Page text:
The very next night found me at NOVA’s Annandale Campus to watch a young man I’ve mentored graduate from a program called YearUp. YearUp identifies urban youths who “are highly motivated but lack opportunities to enter the mainstream economy,” spends six months teaching them professional skills employers seek, and then matches them with companies for six-month internships that give the students a chance to gain experience and apply what they’ve learned. It’s a high-support, high-expectations model.
I signed up through my company months ago and was assigned to a young man named Omar. When I’ve participated in formal mentoring programs in the past, the results have been mixed, but within moments of meeting Omar last summer, my expectations for our relationship soared.
A minority whose family has long struggled to make ends meet, he’s the oldest kid and the first in his family to continue his education beyond high school. He left a string of service jobs to join YearUp –definitely not the path of least resistance for someone in his circumstances –because he wanted a better life for himself and his family. Once again I found myself sitting across from a kid whose poise and maturity left me in awe and wondering what I could possibly teach him that he couldn’t figure out himself. As we got to know each other, relaxed and talked about non-work stuff, we found common ground in comedy.
“You do stand-up?” he said. “That takes guts.”
I laughed, because that’s a funny thing to hear from a kid who’s faced more adversity in his first twenty years on Earth than I have in twice that time. I explained that standup doesn’t take guts so much as a weak attachment to your dignity, but it somehow still earned me his respect. Fueled by mutual respect and like, our relationship evolved and our interactions were, at least for me, something to look forward to.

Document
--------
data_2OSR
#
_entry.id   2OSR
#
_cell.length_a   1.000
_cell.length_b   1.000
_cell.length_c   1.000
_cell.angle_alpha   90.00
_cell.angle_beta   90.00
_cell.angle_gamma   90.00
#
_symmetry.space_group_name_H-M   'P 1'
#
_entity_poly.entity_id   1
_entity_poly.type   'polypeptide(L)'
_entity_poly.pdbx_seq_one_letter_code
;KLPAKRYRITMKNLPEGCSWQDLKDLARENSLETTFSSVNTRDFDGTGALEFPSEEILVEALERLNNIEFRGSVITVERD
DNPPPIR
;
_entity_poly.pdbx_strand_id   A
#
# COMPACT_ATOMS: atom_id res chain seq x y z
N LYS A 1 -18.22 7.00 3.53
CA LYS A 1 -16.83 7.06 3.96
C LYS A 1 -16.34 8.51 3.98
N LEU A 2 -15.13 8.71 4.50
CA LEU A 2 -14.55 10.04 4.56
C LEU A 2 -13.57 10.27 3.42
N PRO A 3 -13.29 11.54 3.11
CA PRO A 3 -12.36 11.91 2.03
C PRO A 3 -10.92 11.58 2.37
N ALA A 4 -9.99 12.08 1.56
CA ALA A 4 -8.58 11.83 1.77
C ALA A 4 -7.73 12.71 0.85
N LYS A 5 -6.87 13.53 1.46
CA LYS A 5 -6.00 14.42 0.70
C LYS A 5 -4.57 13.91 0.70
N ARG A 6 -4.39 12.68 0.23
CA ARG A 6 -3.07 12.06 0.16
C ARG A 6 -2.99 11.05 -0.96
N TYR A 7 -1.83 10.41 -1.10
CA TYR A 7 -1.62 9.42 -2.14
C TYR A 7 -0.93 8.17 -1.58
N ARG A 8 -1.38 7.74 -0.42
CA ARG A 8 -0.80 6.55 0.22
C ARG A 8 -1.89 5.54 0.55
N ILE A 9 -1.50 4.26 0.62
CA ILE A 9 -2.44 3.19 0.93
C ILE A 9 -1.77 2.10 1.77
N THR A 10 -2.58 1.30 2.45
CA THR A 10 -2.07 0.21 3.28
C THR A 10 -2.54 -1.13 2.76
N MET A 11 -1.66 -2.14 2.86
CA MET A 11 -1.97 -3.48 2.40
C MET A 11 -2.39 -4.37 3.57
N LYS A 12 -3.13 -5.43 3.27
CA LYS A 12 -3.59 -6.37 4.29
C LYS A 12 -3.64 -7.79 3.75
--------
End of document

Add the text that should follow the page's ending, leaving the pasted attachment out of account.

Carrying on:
I felt that anticipation especially acutely on November 9, when Omar and I met again for breakfast. Just hours earlier, the 45th president had been elected after running a campaign that didn’t seem to care much about people like Omar and his family. Torn between wanting to cry and feeling obligated to deliver a message of hope, I simply spoke the truth.
“You’re the one thing I was really looking forward to today,” I told him. And then I explained why his blend of determination, enthusiasm and perseverance makes me optimistic.
As I watched Omar walk across the stage seven weeks later, certificate and full-time job offer in hand, I thought of that moment on November 9, the honors science students from Herndon High, and the words of Jonas Salk, who said, “There is hope in dreams, imagination, and in the courage of those who wish to make those dreams a reality.”
I’m betting big on these imaginative, courageous kids.